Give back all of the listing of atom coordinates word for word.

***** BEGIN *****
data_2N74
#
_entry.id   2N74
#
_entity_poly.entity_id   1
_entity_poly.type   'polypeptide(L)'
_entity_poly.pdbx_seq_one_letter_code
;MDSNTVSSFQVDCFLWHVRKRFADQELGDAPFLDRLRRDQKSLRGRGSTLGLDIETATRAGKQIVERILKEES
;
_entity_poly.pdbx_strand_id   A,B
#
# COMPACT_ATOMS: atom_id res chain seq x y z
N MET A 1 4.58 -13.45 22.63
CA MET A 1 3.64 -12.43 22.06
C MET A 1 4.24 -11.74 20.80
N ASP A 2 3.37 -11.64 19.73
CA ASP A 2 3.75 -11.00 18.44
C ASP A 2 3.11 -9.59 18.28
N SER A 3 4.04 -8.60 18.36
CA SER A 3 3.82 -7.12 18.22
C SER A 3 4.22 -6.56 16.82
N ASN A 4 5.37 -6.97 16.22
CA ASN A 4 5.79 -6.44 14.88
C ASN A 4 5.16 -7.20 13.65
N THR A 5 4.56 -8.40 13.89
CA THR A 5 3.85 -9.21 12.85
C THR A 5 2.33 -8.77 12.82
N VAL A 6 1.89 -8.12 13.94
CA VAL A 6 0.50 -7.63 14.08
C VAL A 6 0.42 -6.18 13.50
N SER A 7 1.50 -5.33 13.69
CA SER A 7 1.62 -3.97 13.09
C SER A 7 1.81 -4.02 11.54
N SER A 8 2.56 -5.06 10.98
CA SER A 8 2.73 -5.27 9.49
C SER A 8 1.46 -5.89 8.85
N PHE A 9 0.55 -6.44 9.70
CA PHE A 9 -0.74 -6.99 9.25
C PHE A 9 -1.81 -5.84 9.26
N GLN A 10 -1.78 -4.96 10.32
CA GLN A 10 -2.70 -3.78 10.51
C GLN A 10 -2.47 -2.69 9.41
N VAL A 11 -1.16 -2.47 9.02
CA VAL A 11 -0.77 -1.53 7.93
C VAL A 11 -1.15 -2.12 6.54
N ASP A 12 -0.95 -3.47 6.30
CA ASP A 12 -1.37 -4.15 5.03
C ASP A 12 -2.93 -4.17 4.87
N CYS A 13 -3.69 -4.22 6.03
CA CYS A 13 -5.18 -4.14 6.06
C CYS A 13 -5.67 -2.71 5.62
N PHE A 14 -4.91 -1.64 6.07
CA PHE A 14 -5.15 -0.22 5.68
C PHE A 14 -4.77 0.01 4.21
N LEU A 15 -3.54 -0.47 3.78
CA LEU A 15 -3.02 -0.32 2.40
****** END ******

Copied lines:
data_2N74
#
_entry.id   2N74
#
_entity_poly.entity_id   1
_entity_poly.type   'polypeptide(L)'
_entity_poly.pdbx_seq_one_letter_code
;MDSNTVSSFQVDCFLWHVRKRFADQELGDAPFLDRLRRDQKSLRGRGSTLGLDIETATRAGKQIVERILKEES
;
_entity_poly.pdbx_strand_id   A,B
#
# COMPACT_ATOMS: atom_id res chain seq x y z
N MET A 1 4.58 -13.45 22.63
CA MET A 1 3.64 -12.43 22.06
C MET A 1 4.24 -11.74 20.80
N ASP A 2 3.37 -11.64 19.73
CA ASP A 2 3.75 -11.00 18.44
C ASP A 2 3.11 -9.59 18.28
N SER A 3 4.04 -8.60 18.36
CA SER A 3 3.82 -7.12 18.22
C SER A 3 4.22 -6.56 16.82
N ASN A 4 5.37 -6.97 16.22
CA ASN A 4 5.79 -6.44 14.88
C ASN A 4 5.16 -7.20 13.65
N THR A 5 4.56 -8.40 13.89
CA THR A 5 3.85 -9.21 12.85
C THR A 5 2.33 -8.77 12.82
N VAL A 6 1.89 -8.12 13.94
CA VAL A 6 0.50 -7.63 14.08
C VAL A 6 0.42 -6.18 13.50
N SER A 7 1.50 -5.33 13.69
CA SER A 7 1.62 -3.97 13.09
C SER A 7 1.81 -4.02 11.54
N SER A 8 2.56 -5.06 10.98
CA SER A 8 2.73 -5.27 9.49
C SER A 8 1.46 -5.89 8.85
N PHE A 9 0.55 -6.44 9.70
CA PHE A 9 -0.74 -6.99 9.25
C PHE A 9 -1.81 -5.84 9.26
N GLN A 10 -1.78 -4.96 10.32
CA GLN A 10 -2.70 -3.78 10.51
C GLN A 10 -2.47 -2.69 9.41
N VAL A 11 -1.16 -2.47 9.02
CA VAL A 11 -0.77 -1.53 7.93
C VAL A 11 -1.15 -2.12 6.54
N ASP A 12 -0.95 -3.47 6.30
CA ASP A 12 -1.37 -4.15 5.03
C ASP A 12 -2.93 -4.17 4.87
N CYS A 13 -3.69 -4.22 6.03
CA CYS A 13 -5.18 -4.14 6.06
C CYS A 13 -5.67 -2.71 5.62
N PHE A 14 -4.91 -1.64 6.07
CA PHE A 14 -5.15 -0.22 5.68
C PHE A 14 -4.77 0.01 4.21
N LEU A 15 -3.54 -0.47 3.78
CA LEU A 15 -3.02 -0.32 2.40